The opinion of the court was delivered by: SIRICA
The United States of America, plaintiff, at the request of the National Capital Planning Commission, filed an action in this court on October 9, 1958 for the taking of property under the power of eminent domain and for the ascertainment and award of just compensation to the owners and parties in interest. Trial by jury of the issue of just compensation was demanded by plaintiff.
In its complaint, it is alleged that plaintiff's authority for taking is the Act of Congress of March 1, 1929 (45 Stat. 1415 et seq.), as amended, D.C.Code 1951, § 16-619 et seq., and the Acts of Congress of June 6, 1924 (43 Stat. 463) and April 30, 1926 (44 Stat. 374) as amended by the Act of July 19, 1952 (66 Stat. 781), 40 U.S.C.A. § 71 et seq. establishing the National Capital Planning Commission, and the Act of Congress of May 29, 1930 (46 Stat. 482). The use for which the land is taken is the comprehensive development of the park, parkway and playground system of the National Capital. The property involved in this proceeding is located at the southeast corner of Wisconsin and Massachusetts Avenues, Northwest.
On the same date the complaint was filed, namely, October 9, 1958, Harland Bartholomew, Chairman of the National Capital Planning Commission filed a declaration of taking in this court stating that by direction of the Commission and pursuant to the Acts of Congress heretofore referred to, the described property was being taken for public use and was to be used as a part of the park and parkway system in the District. The Commission estimated that the amount of $ 128,250 was just compensation for the land taken, with all buildings and improvements thereon, and all appurtenances thereto. This sum has been deposited in the registry of the Court.
In its answer defendant admits ownership of the land in question and states that, because of its strategic location at the intersection of two major highways, defendant's gasoline service station is a highly profitable enterprise that brings large profits to defendant and substantial taxes to the Federal Government and to the District of Columbia. The answer also alleges that the declaration of taking is outside the scope of the Commission's authority as set forth in 40 U.S.C.A. § 72, and that, in any event, the plaintiff's claim for immediate possession is unauthorized since the Commission does not presently have appropriated funds in order to convert the land for authorized public purposes. Defendant also contends that the sum of $ 128,250 estimated by the United States does not constitute just or adequate compensation for the property.
Motions Filed by Plaintiff
The plaintiff has filed four motions in the alternative: under 12(c) of the Federal Rules of Civil Procedure, 28 U.S.C. for judgment on the pleadings; under Rule 12(d) to dismiss the answer for failure to state a claim; under Rule 12(f) to strike all of the answer except paragraph 1; or under Rule 56 for a summary judgment. Plaintiff states the grounds for these alternative motions as follows:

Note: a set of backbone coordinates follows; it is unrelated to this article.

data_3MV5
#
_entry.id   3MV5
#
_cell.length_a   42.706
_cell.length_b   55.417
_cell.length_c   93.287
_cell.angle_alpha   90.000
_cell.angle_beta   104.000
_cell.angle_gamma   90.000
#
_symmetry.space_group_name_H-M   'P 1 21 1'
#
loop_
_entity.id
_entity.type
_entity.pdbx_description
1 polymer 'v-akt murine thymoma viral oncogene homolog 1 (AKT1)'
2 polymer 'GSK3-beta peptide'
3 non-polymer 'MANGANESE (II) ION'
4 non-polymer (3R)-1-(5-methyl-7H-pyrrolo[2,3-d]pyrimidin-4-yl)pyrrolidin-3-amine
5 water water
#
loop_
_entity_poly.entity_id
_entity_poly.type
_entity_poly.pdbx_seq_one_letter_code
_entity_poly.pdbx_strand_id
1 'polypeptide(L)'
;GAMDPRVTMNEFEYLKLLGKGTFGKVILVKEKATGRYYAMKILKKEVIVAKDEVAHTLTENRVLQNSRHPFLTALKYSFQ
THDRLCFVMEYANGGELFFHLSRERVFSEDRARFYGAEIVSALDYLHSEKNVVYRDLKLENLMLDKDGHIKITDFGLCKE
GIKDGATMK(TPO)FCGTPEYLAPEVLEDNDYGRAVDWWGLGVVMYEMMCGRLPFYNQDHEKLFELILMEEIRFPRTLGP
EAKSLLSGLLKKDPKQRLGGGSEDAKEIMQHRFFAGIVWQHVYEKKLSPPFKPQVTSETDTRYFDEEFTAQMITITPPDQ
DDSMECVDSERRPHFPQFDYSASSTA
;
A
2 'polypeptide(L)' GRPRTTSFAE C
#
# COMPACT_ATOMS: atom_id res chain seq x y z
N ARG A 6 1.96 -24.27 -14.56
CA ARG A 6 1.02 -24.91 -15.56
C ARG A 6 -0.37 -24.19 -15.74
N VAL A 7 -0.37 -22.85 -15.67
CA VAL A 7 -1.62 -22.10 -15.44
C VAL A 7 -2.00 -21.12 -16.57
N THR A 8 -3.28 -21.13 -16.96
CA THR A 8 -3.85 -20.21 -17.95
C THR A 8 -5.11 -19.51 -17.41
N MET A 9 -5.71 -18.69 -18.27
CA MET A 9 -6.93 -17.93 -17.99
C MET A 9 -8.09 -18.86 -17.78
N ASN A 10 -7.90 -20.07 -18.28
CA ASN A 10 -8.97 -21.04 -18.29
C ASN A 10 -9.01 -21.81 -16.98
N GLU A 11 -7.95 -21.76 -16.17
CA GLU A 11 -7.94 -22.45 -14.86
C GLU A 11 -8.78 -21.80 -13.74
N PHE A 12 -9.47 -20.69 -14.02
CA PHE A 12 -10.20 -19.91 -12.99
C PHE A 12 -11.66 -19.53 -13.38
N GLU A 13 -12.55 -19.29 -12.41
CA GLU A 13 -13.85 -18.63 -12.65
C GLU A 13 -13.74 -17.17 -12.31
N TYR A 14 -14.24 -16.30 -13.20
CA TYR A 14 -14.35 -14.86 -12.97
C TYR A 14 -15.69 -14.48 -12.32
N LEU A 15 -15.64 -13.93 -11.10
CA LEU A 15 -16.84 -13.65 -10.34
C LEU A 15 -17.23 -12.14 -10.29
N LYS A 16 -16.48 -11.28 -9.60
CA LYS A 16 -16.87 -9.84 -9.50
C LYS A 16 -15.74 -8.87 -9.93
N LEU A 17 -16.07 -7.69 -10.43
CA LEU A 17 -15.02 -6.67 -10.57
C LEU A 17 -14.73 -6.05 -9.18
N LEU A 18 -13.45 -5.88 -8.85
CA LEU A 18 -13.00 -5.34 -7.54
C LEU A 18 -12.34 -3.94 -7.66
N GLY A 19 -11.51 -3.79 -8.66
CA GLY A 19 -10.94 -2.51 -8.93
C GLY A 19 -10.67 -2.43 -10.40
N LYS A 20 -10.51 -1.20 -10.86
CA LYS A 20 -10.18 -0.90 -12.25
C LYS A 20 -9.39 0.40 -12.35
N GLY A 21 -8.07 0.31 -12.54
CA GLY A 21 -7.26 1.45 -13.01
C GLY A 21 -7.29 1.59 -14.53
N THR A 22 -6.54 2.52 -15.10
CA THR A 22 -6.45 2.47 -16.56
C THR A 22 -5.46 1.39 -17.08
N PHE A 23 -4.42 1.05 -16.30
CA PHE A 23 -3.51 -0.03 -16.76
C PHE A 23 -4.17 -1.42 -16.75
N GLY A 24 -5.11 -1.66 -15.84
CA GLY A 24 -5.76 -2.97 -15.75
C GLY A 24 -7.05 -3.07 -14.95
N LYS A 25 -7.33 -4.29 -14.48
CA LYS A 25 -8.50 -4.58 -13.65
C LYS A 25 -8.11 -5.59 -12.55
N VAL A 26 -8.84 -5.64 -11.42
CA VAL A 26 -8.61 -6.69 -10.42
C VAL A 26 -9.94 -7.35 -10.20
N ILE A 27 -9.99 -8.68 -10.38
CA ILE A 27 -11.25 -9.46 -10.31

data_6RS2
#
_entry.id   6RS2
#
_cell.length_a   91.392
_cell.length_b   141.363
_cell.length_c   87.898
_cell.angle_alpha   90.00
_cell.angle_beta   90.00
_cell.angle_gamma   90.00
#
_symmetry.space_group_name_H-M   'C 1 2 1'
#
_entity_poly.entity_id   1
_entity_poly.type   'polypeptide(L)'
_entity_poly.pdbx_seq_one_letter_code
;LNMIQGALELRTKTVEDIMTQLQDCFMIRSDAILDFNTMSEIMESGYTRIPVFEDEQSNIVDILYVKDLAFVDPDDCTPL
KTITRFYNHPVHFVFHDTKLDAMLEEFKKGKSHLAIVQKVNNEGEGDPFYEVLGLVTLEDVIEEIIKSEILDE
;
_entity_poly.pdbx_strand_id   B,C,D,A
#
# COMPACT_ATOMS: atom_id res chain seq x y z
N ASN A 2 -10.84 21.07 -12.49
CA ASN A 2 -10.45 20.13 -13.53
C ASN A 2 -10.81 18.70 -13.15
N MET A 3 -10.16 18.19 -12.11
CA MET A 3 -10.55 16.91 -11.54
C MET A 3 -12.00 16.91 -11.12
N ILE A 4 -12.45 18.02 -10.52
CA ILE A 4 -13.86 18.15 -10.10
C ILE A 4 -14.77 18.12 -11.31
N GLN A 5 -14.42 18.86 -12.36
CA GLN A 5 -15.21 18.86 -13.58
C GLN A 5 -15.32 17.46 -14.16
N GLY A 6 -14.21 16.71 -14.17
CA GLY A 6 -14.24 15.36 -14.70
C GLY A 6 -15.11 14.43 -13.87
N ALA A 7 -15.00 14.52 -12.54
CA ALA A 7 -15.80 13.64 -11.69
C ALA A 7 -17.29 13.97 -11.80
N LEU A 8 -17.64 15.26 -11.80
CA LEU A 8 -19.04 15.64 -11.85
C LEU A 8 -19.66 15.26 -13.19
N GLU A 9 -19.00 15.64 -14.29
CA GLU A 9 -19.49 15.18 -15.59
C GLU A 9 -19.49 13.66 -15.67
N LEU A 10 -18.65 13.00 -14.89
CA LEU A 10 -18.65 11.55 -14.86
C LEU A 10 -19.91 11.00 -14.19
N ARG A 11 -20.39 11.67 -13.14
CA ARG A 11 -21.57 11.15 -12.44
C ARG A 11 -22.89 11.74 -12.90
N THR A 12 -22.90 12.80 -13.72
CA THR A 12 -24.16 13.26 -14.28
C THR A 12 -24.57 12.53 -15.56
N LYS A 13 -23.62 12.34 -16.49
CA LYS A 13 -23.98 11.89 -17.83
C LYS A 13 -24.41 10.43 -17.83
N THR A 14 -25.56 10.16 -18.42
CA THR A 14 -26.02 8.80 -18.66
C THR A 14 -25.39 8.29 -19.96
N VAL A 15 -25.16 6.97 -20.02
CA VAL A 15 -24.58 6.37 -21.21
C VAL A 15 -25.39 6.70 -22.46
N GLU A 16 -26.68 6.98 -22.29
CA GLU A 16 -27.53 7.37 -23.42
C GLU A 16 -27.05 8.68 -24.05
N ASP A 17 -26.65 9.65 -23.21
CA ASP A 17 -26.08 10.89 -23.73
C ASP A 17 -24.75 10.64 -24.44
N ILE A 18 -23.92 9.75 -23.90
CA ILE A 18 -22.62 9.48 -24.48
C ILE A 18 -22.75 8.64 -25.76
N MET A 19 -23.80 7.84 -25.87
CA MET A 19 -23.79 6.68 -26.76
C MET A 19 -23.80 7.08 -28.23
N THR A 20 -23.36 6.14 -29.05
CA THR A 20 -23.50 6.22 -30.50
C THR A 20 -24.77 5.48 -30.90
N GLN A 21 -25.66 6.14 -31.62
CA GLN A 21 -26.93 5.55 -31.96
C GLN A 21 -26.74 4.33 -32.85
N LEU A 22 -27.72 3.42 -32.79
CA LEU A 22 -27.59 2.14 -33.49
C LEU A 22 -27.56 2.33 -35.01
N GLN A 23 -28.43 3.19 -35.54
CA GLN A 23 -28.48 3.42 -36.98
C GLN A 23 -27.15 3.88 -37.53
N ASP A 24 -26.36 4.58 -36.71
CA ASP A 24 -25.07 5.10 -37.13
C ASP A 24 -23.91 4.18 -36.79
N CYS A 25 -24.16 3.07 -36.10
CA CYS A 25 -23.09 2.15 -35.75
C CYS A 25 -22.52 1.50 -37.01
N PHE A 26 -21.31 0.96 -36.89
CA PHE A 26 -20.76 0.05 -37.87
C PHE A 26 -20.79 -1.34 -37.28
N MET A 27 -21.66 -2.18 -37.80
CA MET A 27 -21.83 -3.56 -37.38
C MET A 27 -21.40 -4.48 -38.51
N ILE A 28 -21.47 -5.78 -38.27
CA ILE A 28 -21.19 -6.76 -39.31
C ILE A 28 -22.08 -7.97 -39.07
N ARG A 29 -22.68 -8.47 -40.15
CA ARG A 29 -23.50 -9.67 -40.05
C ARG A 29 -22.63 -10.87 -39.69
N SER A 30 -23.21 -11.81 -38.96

'1. The Acts of Congress set forth in the Complaint constitute clear authority for the acquisition by condemnation of the lands here involved for the uses set forth therein. The allegations in defendant's answer set forth erroneous assumptions or conclusions of law or fact or of law and fact.
'2. Plaintiff is entitled to possession of defendant's lands as a matter of right.
'3. The Order for Delivery of Possession was obtained according to law.
'4. The asserted objections and defenses set forth in defendant's answer do not constitute valid and legal defenses to the taking of said property or to the delivery of possession of lands herein to plaintiff and fail to set forth a valid claim upon which the relief sought by defendant, can be granted.
'5. There is no genuine issue between plaintiff and said defendant as to any material fact, and plaintiff is entitled as a matter of law to judgment on the issue of the right of the Government to condemn the lands herein involved.'
The Court will treat the motion as one for summary judgment.
The defendant contends that Title 16, §§ 619-644 of the District of Columbia Code is not applicable to condemnation actions by the Commission in the absence of repeal of 40 U.S.C.A. § 72. Defendant further states that the mere fact that the general condemnation statute (Title 16, § 619, D.C.Code, 1951 Ed.) was passed subsequent to the enactment of 40 U.S.C.A. § 72 is of no legal significance.
The Court disagrees with this contention. It is the opinion of the Court that the Acts of Congress set forth in the complaint and declaration of taking constitute clear authority for the acquisition by condemnation of the property herein involved for the uses described in the ...